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May I Quote You on That?

By Stephen Spector

A guide to English grammar and usage for the twenty-first century, pairing grammar rules with interesting and humorous quotations from American popular culture.

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The Cambridge Handbook of Endangered Languages

Edited By Peter K. Austin and Julia Sallabank

This book "examines the reasons behind the dramatic loss of linguistic diversity, why it matters, and what can be done to document and support endangered languages."

Academic Paper

Title: Substrate influence: from spelling pronunciation to pronunciation spelling – a growing trend among university students in Kenya
Author: Serah Waitiki
Linguistic Field: Sociolinguistics
Abstract: The development of African varieties of English has been attributed to a variety of factors, and the emergent forms of English spoken in various African countries have been the subject of study for several decades now. Among the factors mentioned as leading to the ‘Africanness’ of African Englishes is the exposure to written language, which tends to lead to the observation of linkages between spelling and pronunciation in some of these varieties of English (Schmied, 1991a, 2006). The argument has been that due to exposure to the written word, second language learners reproduce elements of written language in speech, leading, for example, to the pronunciation of silent letters in words such as ‘heir’, ‘tomb’ etc. This phenomenon of ‘spelling pronunciation’ is more pronounced in some varieties than in others, and the practice may not be confined to non-native environments. In general, spelling pronunciation has been shown to lead to cross-cultural miscommunication and therefore has implications for English as a global language.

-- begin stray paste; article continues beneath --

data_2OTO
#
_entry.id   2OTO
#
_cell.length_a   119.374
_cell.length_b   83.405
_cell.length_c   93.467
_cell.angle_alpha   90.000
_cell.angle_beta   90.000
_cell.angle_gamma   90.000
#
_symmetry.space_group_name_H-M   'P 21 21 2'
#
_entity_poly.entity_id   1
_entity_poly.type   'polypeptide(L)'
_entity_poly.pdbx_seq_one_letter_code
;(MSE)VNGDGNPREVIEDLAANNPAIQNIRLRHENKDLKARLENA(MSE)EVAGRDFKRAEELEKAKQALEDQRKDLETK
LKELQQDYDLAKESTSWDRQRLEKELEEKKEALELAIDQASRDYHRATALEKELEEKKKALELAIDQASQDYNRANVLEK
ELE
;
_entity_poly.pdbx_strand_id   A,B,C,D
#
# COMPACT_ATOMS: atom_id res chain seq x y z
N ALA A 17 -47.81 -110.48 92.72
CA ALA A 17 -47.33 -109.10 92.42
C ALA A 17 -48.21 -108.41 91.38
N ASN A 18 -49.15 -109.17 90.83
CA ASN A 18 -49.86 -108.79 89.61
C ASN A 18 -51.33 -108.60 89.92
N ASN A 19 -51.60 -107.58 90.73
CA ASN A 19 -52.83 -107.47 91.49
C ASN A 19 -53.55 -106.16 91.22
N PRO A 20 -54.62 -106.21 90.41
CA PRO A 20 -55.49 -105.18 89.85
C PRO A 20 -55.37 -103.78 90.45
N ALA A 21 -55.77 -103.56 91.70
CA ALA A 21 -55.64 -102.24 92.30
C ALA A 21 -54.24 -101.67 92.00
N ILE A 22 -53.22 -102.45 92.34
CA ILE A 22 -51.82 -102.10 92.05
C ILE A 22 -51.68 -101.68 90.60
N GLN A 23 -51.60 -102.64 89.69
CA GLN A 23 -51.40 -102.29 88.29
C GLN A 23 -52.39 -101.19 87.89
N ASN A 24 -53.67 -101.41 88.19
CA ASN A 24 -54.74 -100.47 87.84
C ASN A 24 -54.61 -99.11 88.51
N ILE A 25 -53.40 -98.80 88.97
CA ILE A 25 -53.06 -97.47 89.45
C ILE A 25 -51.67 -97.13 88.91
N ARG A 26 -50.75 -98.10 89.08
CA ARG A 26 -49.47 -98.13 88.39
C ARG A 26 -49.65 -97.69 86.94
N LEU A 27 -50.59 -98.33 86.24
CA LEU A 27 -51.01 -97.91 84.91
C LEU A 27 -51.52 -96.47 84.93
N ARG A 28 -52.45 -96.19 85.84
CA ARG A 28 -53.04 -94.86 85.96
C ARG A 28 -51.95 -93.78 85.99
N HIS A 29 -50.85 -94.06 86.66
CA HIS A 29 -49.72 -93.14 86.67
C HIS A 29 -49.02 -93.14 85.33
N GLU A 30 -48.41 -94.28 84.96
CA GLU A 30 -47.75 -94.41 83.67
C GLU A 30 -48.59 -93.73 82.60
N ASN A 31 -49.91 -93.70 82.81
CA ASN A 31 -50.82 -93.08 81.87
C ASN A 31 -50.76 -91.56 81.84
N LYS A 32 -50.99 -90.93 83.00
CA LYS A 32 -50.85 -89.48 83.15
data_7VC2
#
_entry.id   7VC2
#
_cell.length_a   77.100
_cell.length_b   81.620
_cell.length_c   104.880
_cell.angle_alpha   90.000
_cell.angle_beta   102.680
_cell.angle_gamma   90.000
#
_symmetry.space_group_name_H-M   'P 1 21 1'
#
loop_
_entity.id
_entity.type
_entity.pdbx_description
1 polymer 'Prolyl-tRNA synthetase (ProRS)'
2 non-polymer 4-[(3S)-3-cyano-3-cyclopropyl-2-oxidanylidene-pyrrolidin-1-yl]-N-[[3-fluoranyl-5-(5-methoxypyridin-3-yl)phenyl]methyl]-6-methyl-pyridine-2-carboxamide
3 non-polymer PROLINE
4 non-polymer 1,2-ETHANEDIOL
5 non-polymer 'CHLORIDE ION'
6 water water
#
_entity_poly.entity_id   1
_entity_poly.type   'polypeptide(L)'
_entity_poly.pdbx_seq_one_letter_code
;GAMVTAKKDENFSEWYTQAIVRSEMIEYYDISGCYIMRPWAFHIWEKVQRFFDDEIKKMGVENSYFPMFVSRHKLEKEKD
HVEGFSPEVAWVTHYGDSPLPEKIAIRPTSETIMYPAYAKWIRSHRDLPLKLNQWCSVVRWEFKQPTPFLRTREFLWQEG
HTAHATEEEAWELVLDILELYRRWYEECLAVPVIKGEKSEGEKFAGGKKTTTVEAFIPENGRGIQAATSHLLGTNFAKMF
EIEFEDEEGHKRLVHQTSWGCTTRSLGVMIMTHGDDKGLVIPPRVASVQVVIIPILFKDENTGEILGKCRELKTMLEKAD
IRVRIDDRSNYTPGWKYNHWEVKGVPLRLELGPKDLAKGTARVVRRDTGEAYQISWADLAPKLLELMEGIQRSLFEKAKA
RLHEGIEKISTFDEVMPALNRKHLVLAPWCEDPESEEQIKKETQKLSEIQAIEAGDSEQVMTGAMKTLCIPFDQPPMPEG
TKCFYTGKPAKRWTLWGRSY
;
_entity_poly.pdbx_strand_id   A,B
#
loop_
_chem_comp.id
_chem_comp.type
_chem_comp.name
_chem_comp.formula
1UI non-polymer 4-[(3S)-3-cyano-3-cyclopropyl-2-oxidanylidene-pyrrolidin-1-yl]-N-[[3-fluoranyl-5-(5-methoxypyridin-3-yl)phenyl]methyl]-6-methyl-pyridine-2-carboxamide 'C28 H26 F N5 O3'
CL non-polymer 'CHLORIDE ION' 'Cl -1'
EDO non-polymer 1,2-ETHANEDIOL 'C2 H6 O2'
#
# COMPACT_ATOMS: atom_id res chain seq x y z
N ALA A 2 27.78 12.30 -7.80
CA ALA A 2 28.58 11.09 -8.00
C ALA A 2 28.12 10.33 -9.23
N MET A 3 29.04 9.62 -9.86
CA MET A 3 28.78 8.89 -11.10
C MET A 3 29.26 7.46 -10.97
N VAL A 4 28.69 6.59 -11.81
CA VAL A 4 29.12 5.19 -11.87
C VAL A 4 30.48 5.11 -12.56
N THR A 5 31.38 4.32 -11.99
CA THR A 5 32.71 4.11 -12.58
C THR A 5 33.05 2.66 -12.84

This article appears IN English Today Vol. 29, Issue 2, which you can READ on Cambridge's site or on LINGUIST .

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